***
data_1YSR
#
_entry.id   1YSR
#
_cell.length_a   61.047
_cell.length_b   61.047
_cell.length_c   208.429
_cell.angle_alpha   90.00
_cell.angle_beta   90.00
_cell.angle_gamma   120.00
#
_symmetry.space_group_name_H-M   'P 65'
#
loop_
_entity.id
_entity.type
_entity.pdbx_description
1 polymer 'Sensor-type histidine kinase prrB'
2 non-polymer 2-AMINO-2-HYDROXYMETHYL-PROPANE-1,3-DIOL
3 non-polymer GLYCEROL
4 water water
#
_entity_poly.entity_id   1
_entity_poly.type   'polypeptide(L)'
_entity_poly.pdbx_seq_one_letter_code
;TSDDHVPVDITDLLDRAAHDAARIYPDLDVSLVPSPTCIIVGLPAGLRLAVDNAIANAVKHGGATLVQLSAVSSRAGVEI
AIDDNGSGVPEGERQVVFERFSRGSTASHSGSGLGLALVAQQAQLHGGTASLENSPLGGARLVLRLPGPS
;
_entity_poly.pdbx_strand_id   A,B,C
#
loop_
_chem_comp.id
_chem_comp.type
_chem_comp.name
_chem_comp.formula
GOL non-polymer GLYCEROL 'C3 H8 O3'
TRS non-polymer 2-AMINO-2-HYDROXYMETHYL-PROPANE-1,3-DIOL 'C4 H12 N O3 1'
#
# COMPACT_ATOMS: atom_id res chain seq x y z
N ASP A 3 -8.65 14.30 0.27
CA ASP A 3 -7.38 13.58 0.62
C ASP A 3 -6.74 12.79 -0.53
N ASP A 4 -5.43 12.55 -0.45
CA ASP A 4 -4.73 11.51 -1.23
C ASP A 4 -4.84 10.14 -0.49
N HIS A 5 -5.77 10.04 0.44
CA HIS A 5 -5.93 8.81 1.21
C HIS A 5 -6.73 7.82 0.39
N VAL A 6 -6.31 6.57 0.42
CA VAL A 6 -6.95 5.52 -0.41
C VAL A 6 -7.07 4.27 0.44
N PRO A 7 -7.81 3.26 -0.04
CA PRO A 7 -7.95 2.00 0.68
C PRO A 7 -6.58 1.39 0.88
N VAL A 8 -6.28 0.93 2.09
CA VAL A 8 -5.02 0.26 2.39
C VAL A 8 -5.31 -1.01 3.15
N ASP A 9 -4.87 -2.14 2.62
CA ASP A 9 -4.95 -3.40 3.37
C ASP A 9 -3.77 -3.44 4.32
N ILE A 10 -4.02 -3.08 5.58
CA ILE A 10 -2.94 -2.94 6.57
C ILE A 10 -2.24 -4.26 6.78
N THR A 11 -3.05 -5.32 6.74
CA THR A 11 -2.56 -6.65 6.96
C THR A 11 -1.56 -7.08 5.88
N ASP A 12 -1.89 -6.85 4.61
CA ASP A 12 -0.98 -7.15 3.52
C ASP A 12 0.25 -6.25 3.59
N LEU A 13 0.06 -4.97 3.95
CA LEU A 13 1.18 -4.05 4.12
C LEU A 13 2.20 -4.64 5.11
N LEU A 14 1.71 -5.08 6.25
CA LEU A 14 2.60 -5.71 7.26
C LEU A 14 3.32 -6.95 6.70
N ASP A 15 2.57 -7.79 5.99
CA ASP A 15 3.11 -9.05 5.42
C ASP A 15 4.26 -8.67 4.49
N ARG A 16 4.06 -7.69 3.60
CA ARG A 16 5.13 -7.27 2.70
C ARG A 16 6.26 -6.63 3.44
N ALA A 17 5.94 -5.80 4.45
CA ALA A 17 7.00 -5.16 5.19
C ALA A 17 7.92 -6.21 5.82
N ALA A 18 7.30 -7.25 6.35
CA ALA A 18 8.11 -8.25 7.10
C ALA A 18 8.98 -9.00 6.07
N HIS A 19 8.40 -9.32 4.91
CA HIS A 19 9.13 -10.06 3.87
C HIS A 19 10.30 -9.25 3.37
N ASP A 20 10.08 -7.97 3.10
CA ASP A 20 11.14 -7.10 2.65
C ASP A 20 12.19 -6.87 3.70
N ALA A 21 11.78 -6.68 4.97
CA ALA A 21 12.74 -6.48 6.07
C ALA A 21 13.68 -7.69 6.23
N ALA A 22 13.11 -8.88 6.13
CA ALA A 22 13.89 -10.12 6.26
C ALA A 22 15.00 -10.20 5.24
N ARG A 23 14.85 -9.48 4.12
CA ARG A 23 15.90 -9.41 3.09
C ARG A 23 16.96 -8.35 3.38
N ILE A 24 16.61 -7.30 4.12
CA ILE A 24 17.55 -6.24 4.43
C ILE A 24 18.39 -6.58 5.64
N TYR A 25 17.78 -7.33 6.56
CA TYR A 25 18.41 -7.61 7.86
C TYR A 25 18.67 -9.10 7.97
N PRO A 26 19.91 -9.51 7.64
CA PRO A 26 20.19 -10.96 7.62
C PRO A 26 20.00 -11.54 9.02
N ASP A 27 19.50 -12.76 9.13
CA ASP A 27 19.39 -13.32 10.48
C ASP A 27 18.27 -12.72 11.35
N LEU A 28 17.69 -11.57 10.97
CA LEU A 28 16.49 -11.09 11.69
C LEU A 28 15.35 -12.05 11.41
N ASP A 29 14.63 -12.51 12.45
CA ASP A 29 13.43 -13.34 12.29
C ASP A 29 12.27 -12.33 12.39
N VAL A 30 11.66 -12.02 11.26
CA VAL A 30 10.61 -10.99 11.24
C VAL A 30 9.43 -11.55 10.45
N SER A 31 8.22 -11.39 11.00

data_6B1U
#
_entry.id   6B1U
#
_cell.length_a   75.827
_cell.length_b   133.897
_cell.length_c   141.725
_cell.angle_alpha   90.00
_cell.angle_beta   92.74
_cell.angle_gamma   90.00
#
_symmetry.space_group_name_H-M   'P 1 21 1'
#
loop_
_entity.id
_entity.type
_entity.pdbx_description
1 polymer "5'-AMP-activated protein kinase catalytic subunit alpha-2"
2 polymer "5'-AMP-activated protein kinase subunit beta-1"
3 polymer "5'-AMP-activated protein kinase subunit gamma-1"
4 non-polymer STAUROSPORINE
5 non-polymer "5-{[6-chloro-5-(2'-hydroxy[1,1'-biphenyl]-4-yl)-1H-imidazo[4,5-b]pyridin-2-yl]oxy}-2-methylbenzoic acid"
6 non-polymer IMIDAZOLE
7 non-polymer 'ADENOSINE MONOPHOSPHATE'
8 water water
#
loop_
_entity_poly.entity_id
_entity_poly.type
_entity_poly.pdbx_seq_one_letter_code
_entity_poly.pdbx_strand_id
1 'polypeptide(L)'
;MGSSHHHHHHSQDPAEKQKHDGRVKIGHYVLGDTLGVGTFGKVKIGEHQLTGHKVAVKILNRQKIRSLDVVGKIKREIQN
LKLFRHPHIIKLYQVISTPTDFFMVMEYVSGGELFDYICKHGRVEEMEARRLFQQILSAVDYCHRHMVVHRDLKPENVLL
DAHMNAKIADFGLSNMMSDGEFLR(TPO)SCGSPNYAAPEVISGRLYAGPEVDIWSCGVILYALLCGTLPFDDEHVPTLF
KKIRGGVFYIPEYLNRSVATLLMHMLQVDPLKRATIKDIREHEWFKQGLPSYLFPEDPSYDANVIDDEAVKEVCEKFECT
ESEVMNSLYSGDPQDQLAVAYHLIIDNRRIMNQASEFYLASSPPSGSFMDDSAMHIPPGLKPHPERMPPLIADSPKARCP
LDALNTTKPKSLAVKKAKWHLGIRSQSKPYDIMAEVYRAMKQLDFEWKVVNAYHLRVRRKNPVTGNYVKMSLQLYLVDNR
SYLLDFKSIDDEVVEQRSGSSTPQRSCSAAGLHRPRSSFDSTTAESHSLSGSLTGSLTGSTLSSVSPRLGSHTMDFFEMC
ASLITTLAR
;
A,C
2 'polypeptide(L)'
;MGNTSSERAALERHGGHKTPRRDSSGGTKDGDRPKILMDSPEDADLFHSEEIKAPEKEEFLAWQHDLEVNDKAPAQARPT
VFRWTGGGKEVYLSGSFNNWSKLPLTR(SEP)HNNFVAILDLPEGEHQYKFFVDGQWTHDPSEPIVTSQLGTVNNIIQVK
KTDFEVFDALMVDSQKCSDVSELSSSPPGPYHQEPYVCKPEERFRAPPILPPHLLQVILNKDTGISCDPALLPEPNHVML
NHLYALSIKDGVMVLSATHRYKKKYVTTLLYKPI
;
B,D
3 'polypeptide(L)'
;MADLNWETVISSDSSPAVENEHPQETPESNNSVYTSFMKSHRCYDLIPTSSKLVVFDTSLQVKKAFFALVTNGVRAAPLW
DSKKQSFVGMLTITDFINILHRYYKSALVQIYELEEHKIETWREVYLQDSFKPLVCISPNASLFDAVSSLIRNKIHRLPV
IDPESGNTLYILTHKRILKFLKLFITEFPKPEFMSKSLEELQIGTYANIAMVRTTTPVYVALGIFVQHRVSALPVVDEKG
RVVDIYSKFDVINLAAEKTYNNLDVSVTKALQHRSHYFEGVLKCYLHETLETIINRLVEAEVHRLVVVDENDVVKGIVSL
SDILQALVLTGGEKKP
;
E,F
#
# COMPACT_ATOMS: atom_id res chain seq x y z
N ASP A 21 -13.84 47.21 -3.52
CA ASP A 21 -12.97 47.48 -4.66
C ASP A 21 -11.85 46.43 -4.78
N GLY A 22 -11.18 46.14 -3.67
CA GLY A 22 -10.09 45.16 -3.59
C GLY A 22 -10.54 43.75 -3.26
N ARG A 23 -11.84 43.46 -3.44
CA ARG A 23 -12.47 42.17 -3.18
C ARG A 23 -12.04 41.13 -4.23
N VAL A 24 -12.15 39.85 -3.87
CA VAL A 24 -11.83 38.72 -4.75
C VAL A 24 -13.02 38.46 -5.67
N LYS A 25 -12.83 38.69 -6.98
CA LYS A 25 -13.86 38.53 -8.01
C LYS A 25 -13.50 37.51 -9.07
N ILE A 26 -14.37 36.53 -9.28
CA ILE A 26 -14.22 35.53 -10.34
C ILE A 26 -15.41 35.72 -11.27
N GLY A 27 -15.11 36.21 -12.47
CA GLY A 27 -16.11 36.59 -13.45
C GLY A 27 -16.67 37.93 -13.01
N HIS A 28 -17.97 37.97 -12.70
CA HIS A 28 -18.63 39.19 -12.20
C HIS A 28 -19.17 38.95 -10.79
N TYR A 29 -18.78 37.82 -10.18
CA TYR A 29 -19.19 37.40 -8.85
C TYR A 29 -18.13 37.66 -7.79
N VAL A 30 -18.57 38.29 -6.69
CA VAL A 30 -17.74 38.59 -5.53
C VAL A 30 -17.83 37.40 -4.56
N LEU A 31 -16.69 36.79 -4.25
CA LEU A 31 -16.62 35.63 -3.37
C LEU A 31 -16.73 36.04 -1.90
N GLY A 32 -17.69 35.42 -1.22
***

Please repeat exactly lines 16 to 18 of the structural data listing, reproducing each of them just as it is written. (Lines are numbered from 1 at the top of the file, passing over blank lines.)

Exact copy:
_entity.type
_entity.pdbx_description
1 polymer 'Sensor-type histidine kinase prrB'